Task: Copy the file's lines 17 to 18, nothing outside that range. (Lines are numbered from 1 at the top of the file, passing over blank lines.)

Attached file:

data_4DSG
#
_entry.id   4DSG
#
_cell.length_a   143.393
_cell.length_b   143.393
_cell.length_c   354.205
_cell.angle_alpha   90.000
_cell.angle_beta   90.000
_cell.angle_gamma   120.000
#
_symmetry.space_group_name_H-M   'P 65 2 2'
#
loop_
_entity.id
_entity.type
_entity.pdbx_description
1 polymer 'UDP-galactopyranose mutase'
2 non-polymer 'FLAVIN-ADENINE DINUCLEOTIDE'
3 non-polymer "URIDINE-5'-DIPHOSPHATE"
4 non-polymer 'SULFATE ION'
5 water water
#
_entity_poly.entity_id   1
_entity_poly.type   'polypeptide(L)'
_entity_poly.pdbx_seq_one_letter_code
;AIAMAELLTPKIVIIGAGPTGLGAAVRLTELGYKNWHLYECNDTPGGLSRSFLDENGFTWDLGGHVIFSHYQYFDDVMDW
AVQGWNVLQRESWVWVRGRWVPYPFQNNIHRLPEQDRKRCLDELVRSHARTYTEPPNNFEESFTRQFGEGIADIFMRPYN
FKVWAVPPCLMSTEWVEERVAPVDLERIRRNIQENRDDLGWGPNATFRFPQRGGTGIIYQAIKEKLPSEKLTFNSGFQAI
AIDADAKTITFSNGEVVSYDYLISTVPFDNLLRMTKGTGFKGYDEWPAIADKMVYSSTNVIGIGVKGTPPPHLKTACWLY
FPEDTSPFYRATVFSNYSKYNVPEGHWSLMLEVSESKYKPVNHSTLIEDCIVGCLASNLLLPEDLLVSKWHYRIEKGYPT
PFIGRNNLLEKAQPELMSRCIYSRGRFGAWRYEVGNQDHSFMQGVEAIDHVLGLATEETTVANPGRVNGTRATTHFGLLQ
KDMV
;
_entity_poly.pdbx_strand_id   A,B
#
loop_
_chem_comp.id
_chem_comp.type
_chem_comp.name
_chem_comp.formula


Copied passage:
_entity.pdbx_description
1 polymer 'UDP-galactopyranose mutase'